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Jacob Rees-Mogg addresses proroguing parliament in his first speech as Leader of the Commons

Rees-Mogg has just given his first statement in the House of Commons as a member of the British government.

Boris Johnson becomes PM Jacob Rees Mogg arrives for a meeting with Prime Minister Boris Johnson. Source: PA Wire/PA Images

UK PRIME MINISTER Boris Johnson has appointed Jacob Rees Mogg as Leader of the House of Commons and Lord President of the Council.

He’s just spoken for the first time as a member of the government in the UK parliament – and answered questions about proroguing parliament. Johnson has hinted before that he would be in favour of suspending parliament in order to pass through a no-deal Brexit, which MPs have voted strongly against before.

Rees-Mogg has been the leader of the arch-Brexiteer faction of Conservatives, the European Research Group (ERG), who were partially responsible for May’s resignation. The group of Tory rebels voted against Theresa May’s government repeatedly, which ultimately lead to a stalemate crisis in the British parliament.

He’s now Leader of the House of Commons, taking over from Andrea Leadsom. The role involves setting the UK government’s agenda in the House of Commons for the day – meaning they choose the legislation that is to be debated and voted on.

Rees-Mogg was appointed to the Cabinet role last night; he was told the news first by the BBC’s Laura Kuenssberg. “You’re better informed than I am, I don’t know anything,” is how he responded when he was told.

First on his agenda

As he rose to give the Business Statement, an MP shouted “resign”, to which Rees-Mogg responded “it’s a bit early…”

Labour MP Valerie Vaz welcomed him to the role, and asked him whether he could rule out proroguing parliament, as well as what else would appear on his agenda.

In his first statement to the House, Rees-Mogg said that the issue about prorogation “was marvelous”.

“The honourable lady asked for a new session and said when would this session end, and then asked me that we wouldn’t prorogue – well we can’t have both, because we can’t get a new session without proroguing.”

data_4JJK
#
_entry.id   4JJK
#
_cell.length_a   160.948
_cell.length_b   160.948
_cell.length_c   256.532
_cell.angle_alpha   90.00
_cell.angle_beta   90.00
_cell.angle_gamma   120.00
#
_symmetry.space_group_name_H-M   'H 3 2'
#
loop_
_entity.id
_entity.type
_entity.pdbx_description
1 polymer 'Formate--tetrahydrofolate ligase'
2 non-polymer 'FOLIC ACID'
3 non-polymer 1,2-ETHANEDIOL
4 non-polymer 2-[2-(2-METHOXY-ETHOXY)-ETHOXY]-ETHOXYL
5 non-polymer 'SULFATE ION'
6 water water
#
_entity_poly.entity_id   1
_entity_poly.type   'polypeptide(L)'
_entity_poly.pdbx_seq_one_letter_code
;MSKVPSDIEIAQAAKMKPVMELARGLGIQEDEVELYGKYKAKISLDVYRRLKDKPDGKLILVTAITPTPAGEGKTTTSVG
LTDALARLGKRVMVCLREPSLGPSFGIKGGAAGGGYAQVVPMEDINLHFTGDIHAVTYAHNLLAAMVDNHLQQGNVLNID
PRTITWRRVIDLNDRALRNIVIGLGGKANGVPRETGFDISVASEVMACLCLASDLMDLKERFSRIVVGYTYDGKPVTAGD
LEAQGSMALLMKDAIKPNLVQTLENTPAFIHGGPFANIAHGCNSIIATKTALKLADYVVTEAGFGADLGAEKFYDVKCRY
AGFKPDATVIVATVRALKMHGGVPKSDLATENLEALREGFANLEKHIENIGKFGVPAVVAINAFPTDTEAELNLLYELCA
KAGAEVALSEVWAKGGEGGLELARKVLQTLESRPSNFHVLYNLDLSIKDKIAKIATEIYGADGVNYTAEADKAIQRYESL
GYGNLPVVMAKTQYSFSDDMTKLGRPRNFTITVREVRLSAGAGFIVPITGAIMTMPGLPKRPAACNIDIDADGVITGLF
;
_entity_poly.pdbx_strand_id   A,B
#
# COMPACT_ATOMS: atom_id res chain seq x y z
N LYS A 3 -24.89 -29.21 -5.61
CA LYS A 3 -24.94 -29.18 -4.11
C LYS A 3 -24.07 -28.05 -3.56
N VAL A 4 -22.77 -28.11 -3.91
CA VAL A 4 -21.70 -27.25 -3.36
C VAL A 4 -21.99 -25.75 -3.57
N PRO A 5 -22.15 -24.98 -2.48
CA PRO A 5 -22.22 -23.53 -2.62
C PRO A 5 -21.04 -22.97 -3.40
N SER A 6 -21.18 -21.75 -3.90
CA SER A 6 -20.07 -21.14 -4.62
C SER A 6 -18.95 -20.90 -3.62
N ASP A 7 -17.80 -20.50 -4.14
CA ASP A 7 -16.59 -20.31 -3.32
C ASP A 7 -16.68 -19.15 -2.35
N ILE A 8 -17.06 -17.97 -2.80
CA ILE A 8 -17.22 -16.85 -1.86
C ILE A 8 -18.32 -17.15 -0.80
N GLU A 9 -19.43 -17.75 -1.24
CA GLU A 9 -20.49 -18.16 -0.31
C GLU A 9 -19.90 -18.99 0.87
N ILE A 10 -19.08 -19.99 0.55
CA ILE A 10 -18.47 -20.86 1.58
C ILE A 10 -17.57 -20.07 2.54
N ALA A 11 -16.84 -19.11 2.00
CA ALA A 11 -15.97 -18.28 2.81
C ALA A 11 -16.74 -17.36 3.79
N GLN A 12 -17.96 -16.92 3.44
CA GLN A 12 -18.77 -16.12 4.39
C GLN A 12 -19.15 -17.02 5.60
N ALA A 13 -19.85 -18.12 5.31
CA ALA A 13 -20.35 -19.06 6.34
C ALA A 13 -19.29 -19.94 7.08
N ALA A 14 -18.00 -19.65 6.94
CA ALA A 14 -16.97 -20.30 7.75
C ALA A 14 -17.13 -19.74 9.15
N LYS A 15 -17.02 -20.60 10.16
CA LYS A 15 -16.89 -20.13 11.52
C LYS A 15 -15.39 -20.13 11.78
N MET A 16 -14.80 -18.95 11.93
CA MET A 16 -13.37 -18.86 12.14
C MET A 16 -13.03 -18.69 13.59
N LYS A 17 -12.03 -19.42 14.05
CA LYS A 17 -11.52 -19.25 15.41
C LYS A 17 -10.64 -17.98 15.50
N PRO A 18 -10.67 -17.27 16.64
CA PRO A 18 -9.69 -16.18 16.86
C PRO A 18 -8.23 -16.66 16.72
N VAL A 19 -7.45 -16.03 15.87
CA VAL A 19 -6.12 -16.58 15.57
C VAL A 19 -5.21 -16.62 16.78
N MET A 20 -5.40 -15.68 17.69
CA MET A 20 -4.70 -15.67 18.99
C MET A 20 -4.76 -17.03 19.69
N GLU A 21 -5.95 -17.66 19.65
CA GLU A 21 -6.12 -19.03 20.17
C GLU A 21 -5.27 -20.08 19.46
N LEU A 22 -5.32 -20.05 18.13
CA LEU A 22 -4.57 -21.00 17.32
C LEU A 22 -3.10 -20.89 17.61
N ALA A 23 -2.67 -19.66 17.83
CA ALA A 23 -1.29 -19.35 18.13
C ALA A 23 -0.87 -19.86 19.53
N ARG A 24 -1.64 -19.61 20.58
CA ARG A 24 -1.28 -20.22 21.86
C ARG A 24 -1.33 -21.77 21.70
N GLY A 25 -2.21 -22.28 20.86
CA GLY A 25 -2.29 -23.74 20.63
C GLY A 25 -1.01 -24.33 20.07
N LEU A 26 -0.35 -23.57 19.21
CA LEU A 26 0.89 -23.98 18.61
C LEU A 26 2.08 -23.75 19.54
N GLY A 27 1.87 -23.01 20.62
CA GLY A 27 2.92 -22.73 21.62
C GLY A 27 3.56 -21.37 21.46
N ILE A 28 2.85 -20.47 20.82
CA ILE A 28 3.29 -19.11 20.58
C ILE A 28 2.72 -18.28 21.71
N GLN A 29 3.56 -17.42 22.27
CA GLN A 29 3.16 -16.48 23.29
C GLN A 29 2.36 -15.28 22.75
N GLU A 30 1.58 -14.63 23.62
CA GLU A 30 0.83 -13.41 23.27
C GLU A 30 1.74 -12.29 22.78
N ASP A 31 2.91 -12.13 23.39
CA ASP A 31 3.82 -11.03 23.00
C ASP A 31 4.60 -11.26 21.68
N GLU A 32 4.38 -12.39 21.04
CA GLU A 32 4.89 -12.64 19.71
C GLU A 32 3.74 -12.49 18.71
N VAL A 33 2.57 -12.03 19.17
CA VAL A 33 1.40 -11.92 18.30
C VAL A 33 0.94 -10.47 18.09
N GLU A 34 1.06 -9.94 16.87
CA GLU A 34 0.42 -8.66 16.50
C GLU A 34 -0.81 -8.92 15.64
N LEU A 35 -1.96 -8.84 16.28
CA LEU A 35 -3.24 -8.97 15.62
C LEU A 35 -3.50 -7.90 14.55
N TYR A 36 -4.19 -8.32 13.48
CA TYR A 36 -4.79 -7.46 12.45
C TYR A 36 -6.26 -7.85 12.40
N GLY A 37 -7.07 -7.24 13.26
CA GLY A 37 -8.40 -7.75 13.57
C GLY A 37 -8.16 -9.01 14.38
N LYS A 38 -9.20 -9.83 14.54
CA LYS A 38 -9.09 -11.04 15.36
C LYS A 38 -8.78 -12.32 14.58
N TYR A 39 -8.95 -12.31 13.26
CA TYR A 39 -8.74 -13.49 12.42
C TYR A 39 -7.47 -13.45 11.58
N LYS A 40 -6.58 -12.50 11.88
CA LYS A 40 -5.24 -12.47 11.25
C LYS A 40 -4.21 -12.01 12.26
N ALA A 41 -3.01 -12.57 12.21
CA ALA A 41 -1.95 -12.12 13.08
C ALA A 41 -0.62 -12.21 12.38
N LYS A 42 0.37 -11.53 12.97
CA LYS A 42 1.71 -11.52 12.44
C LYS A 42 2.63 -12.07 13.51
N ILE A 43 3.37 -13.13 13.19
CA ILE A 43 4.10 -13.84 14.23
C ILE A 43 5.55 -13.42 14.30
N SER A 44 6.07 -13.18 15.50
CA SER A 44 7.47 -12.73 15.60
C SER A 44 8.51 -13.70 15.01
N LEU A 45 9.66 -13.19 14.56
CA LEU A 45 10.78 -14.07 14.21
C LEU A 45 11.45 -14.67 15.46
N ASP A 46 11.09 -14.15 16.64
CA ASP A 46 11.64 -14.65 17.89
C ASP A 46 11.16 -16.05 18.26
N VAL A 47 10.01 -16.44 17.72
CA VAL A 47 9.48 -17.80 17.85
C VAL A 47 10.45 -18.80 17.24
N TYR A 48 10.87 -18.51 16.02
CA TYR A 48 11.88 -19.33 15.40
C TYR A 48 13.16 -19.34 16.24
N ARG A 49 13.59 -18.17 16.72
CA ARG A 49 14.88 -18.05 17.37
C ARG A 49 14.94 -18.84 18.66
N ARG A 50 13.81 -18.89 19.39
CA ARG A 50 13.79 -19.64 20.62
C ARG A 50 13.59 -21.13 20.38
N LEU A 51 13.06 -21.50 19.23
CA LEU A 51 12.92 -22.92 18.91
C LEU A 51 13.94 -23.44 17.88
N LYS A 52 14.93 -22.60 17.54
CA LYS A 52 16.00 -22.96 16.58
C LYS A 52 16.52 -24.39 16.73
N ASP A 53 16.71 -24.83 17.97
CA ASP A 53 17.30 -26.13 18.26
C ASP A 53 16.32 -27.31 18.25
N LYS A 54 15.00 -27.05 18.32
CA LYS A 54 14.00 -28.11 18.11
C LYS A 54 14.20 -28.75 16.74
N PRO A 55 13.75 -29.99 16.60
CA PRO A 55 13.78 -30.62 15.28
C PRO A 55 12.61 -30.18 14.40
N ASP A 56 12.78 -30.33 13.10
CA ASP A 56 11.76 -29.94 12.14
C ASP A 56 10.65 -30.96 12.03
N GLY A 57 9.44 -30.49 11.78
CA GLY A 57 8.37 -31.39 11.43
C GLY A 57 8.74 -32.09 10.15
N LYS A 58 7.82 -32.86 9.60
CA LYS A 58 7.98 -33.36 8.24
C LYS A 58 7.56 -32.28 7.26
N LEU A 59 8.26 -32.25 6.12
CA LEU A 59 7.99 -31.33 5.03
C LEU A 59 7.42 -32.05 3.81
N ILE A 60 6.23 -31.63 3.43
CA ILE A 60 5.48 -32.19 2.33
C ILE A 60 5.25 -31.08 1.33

“Though my right honourable friend the Prime Minister views the issue of prorogation as an archaic mechanism, and does not wish to see archaic mechanisms used,” Rees-Mogg said to the response of laughter from MPs.

Jacob Rees Mogg Source: UK parliament

As I am now bound by collective responsibility that is now also my view. 

MP Angela Eagle, who’s a former shadow leader, told Rees-Mogg that he’s to be “the voice of parliament in the Cabinet rather than just the voice of Cabinet in this place” and asked him to make a clearer statement against a “chaotic” prorogation. He responded:

I take that part of my role extremely seriously. I have a somewhat romantic view of the Commons… However, this House passed into law the Withdrawal Act and the Article 50 Act and we only speak of you by legislation, we do not speak of you by mere motion. Mere motion cannot and must not overturn statute law.
Because if that were to happen, we would not have a proper functioning representative democracy, we would have an erratic, changeable and irregular system of government.

An ardent Boris backer MP Ian Duncan Smith said that Rees-Mogg would give a “modulated and moderate tones to these debates”.

“But one thing is for certain Mr Speaker, is that this place in business questions will now be an absolute must to have a seat.”

People have said that the debates between Rees-Mogg and the Speaker of the House John Bercow will be a spectacle in the next term of parliament. 

About Rees-Mogg

Having served as an MP since 2012, Rees-Mogg has gathered attention as a Victorian era-esque politician through the manner in which he speaks and his deeply conservative views.

Under Cameron’s government, he opposed his party on issues like same-sex marriage.

In February 2012, Rees-Mogg used the word “floccinaucinihilipilification” – meaning “the habit of considering as worthless” -  which was noted as the longest word then uttered on the floor of the House of Commons.

His sister is an MEP for the Brexit Party – the Tory party’s newest election rivals.

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